State and Federal Laws
Protect Residents From Abuse
What rights do nursing home residents have?
Federal and state regulations offer extensive protections for nursing home residents. The laws address such critical areas as privacy rights, financial matters, personal treatment and medical care.
The federal Nursing Home Reform Law protects the rights of all residents in nursing homes that receive Medicare and Medicaid funds, which includes almost all such facilities. Regulations in every state closely mirror the federal requirements.
You can obtain a copy of these laws by contacting your local long-term care ombudsman program or state survey agency, sometimes called a state licensing agency. Regulations require every facility to post contact information for the local ombudsman program and state survey agency.
The policies on residents’ rights allow for exceptions if authorized medical personnel determine patients’ actions threaten their own or others’ health and safety or if complying with the regulations in particular circumstances would violate other laws. The regulations vary from state to state but generally require the facility to provide:
· Full notification of patients’ rights, rules of the facility and rules and regulations pertaining to patient conduct and responsibilities. The facility must obtain written acknowledgement from the patient or patient’s representative that they have received this information before or at the time of admission.
· Complete information about a patient’s medical condition to the patient or patient’s representative.
· Freedom to choose a personal physician, participate in decisions about treatment options and refuse treatments.
· The right to refuse participation in experimental research.
· The right to be treated with respect, dignity and consideration, including the right of residents to set their own schedules, eat meals when they want and engage in activities as they see fit.
· The right to manage one’s own financial affairs, including the right to know the cost of services and the ones Medicare and Medicaid cover. Residents who choose to have the facility manage their financial affairs have the right to receive a regular accounting of transactions made on their behalf.
· Confidentality of personal and medical records, including the right to approve or refuse the release of medical records to any individual outside the facility except as part of a transfer to another facility.
· Equal access to care without regard to whether a resident pays privately or through private or government insurance programs.
· Freedom from abuse, including physical, sexual, financial, emotional and mental abuse.
· Freedom from chemical or physical restraints, unless a medical professional with appropriate authority has ordered those restraints in writing for a specified and limited period of time and for specific medical or safety reasons. A facility cannot use restraints simply to punish residents or make it easier to care for a particular patient.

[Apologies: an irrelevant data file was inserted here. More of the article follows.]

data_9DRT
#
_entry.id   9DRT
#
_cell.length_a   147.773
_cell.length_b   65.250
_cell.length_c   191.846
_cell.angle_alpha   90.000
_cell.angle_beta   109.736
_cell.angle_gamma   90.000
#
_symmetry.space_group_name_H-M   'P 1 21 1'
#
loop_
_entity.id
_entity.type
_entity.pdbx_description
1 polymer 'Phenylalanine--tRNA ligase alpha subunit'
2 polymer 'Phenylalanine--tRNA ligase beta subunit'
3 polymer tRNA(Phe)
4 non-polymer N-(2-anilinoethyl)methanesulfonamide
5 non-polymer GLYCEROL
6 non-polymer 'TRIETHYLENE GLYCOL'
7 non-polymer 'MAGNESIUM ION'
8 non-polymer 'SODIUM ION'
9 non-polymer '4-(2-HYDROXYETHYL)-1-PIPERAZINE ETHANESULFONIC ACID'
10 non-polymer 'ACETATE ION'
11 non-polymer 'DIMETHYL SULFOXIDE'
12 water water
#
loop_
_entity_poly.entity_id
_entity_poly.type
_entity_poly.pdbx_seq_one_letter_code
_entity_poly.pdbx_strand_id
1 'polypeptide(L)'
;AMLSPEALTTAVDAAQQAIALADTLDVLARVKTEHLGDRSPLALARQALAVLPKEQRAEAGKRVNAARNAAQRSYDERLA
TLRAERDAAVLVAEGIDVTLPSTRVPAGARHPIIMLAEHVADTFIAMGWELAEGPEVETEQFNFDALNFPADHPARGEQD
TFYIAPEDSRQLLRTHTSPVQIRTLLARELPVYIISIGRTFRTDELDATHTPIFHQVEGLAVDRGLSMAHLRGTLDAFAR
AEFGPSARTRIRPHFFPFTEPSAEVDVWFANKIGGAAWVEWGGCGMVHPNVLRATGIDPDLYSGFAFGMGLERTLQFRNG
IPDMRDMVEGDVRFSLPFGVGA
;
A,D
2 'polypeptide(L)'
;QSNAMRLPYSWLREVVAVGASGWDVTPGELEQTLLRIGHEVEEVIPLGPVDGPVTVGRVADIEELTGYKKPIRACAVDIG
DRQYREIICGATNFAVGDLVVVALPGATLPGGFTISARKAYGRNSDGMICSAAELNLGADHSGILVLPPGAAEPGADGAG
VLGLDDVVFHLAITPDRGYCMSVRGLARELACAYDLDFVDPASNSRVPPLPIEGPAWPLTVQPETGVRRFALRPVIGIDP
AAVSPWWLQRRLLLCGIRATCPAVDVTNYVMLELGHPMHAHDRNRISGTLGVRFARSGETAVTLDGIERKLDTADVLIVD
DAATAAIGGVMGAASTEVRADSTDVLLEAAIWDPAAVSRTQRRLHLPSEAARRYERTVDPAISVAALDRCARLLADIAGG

· Freedom of association with family members, a personal physician or other healthcare provider, an ombudsman or other resident advocate, government representatives or other visitors of the patient’s choice.
· Freedom to participate in religious, social and community groups.
· Freedom to use personal clothing, furniture and other possessions as space permits.
· Personal privacy, including physical privacy during spousal visits and privacy in telephone calls, written communications and personal visits with family members, physicians and other chosen visitors.
Do the laws also cover discharge, transfer and readmission policies?
Federal and state laws also address facilities’ policies on discharge, transfer and readmission of patients. Typical guidelines include:
Transfer to another setting. If a facility is transferring a resident to the hospital or another therapeutic setting, it must provide written notice of how long it will hold the resident’s bed open. This time period is called a bedhold.
Priority readmission. If residents want to return to a nursing home from the hospital after the bedhold period has passed, the facility must readmit them immediately when a semi-private bed becomes available.
Discharge. A nursing home can insist residents leave only if:
· Their condition has improved or worsened and the facility no longer offers the appropriate level of care.
· They have failed to pay reasonable and appropriate charges.
· Their presence endangers their own or other patients’ health and safety.
· The nursing home is shutting down.
If the senior you care for lives in a nursing home and you believe the facility is violating these rights in any way, you should immediately inform the administrator and contact the local long-term ombudsman program or state survey agency, or both. Federal and state laws require the nursing home itself and government regulators to investigate any alleged abuse, and state survey agencies have the power to issue sanctions against facilities with deficient practices.